These are not necessarily my favorite bands, although I do profess a great love for The Fabs and Zep, and I LOVE LOVE Radiohead. I'm lukewarm on U2, but back in the 80's, I was diggin' on them. Nirvana, I've cooled on, but at the time, it was something different to latch onto after the late 80's crap.

I was also thinking about who can pack stadiums currently. I cannot think of one band from this decade who would pack a stadium by themselves. (I'm talking newer bands, not bands who've been together for awhile and are still performing live.) Can you imagine 40,000 people packing in to see Death Cab FoR Cutie? My Chemical Romance?

Has rock fractured that much?

elizabeth said...

Yeah the 00's is a tough one... let me think on that.

You have been tagged...

Joe the Troll said...

Interesting.....this is a subtly different debate than one about who was actually best. Can an entire decade be defined by only one act? I have to doubt.

Forex, while I can't argue with your choices for the 50s, 60s and 70s, I think compelling arguments could be made for Little Richard, Bob Dylan, and the Bee Gees for those respective decades as well.

For the 90s, I have no idea who defined that mess, but my personal favorite, not counting the return of King Crimson with a new lineup, was Primus. I'd forgotten them for a bit, but my new neighbor reminded me by turning me on to a band called Sausage (which was the original Primus lineup reformed).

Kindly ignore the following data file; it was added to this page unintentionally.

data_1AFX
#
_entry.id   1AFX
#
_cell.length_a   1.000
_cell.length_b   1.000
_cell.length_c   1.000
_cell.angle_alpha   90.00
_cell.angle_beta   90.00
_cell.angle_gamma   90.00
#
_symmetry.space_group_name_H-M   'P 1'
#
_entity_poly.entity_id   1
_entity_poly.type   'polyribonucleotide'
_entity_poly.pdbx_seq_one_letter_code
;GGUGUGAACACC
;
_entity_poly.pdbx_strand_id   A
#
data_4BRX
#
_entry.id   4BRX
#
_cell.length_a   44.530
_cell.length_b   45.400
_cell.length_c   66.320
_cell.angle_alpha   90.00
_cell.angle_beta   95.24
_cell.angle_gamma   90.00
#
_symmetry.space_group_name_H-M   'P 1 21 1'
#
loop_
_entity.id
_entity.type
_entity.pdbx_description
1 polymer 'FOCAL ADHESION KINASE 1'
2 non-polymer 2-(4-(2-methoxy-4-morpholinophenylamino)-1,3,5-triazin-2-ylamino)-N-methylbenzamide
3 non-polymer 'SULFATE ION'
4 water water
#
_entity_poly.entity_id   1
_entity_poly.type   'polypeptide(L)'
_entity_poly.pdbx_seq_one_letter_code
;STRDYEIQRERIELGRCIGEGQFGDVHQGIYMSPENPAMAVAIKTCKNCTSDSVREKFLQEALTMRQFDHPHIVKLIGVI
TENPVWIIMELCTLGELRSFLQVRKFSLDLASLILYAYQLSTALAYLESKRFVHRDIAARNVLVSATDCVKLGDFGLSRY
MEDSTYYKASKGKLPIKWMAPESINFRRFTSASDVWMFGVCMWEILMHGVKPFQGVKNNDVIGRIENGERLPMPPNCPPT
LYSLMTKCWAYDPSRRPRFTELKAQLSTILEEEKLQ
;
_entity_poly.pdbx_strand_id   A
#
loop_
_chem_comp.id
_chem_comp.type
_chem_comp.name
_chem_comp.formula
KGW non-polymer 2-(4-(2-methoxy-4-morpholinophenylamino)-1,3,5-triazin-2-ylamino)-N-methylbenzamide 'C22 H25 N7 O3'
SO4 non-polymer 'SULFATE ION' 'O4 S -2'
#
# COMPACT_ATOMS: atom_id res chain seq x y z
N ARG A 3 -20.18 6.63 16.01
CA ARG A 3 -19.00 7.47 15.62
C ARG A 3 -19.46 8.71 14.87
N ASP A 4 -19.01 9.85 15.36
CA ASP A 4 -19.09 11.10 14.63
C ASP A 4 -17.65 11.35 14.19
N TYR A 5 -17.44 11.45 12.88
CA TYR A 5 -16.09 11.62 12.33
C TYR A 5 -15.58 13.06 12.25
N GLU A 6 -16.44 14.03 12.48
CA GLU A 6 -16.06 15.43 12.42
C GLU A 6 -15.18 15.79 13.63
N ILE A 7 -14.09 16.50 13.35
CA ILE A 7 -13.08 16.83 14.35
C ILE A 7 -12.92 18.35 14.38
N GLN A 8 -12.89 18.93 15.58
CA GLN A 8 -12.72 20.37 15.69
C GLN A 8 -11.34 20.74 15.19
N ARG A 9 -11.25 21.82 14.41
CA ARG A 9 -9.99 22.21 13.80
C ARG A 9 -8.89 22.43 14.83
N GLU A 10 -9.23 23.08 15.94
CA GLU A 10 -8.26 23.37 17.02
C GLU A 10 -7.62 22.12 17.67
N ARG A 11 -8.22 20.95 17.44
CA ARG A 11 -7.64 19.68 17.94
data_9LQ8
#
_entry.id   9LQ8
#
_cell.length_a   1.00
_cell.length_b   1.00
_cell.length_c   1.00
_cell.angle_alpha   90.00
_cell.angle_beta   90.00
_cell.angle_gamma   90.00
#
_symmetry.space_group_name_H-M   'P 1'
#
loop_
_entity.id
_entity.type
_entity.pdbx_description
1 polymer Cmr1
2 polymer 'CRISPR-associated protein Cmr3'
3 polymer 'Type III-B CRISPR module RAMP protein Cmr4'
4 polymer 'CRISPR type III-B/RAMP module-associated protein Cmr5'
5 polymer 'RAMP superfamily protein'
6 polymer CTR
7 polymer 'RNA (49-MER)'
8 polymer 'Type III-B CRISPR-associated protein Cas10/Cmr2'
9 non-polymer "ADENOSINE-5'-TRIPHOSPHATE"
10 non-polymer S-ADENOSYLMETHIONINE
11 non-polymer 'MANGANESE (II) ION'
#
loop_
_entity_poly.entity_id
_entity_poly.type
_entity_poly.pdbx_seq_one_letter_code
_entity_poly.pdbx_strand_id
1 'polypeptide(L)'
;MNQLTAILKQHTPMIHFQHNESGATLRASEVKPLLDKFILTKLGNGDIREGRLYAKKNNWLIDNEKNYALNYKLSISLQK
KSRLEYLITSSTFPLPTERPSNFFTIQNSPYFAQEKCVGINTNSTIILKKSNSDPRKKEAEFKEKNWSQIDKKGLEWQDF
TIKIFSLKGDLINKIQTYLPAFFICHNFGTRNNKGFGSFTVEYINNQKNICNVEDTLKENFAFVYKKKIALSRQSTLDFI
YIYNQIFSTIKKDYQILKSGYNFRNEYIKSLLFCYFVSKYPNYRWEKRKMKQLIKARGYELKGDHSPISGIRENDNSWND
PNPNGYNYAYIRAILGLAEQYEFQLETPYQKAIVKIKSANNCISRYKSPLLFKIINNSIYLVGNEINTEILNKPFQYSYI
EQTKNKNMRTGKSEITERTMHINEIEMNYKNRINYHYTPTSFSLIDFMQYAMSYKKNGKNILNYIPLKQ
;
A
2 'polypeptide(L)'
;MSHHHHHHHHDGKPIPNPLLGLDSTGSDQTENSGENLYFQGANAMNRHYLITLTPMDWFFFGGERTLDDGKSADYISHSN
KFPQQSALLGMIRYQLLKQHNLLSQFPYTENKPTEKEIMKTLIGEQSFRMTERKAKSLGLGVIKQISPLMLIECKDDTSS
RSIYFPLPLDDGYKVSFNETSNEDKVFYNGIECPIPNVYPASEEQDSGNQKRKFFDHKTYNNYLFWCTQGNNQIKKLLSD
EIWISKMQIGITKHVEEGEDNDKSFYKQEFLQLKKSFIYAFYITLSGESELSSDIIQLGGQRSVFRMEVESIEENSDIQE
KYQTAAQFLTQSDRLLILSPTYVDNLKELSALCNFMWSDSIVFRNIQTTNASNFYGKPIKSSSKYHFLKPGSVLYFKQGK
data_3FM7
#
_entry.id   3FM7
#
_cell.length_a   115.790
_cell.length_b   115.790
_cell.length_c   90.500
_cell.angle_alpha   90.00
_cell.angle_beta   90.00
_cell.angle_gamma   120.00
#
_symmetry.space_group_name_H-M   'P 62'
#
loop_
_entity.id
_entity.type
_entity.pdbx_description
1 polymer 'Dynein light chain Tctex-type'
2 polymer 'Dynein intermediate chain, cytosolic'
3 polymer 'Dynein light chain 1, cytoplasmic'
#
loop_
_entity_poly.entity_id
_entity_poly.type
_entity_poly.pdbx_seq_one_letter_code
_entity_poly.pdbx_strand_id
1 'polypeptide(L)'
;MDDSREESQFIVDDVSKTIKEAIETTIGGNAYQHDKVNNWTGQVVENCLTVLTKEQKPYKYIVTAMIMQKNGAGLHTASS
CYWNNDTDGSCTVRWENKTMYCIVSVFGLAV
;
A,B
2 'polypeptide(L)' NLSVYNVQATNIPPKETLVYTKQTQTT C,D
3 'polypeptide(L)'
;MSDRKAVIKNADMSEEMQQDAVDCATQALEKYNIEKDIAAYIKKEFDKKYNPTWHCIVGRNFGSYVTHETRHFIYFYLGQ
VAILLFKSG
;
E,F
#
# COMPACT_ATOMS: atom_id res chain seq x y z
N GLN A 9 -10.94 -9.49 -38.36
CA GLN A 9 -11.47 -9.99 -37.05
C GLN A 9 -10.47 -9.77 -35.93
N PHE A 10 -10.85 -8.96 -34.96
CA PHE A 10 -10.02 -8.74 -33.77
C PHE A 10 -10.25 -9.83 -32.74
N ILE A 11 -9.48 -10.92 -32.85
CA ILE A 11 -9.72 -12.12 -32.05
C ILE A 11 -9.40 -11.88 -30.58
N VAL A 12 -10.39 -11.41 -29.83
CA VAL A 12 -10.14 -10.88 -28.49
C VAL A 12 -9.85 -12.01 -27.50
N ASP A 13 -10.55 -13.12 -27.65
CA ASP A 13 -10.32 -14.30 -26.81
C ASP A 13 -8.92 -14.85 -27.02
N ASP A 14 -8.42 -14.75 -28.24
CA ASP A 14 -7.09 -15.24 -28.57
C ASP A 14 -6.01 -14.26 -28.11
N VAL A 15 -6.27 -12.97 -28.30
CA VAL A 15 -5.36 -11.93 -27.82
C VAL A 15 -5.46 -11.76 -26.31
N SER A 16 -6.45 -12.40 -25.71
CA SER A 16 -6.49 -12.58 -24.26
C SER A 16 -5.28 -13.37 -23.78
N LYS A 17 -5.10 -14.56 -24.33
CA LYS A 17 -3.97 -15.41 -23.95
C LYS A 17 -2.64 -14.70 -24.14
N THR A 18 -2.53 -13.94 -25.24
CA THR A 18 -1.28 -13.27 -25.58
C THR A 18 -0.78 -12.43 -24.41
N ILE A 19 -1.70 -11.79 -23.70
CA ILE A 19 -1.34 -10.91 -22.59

Do the twenty-naughts even deserve definition?

Natsthename said...

I was talking "band," so I didn't consider Dylan, Little Richard, etc.

Yes, it's difficult, perhaps impossible to define the times by one band alone, but call it an indulgence to my music geekiness, Joe.

I don't think I've ever heard Primus, but I loved that other "P" band of the 90's: Pavement.

LOL. The twenty-naughts. Great term.

Joe the Troll said...

Not many generations get a chance to talk like grizzled old mountain man prospectors. We should take advantage of it. And no prob indulging your geekiness.

I'm not at all familiar with Pavement. You've heard, I'm sure, one of Primus' goofier efforts, the "South Park" theme. When they were doing serious stuff they had a King Crimson influence you could eat with a fork, and Les Claypool is one of the best bassists in the biz.

Natsthename said...

Oh, THAT's Primus doing South Park? I had no idea! And I've heard of Claypool, but never knew his band was Primus! Thanks.

Pavement was definitely geeky/alternative and laid the groundwork for the lo-fi sound. My favorite song of theirs: Cut Your Hair.

In fact, that's another huge 90's band, at least in retrospect.

Don said...

For me, this decade is Tool. Unfortunately not because they've been all that influential, I just dig 'em.

Scott said...

I think a compelling argument could be made for The Who for the 70's - they would get my vote at least.

Love the site here.


Froggywoogie said...

You might have missed Jimi Hendrix & Experience :)
The group was all around Jimi's personality but still, officially it was a band right? hehe
I know it's an old post but I just discovered this blog of yours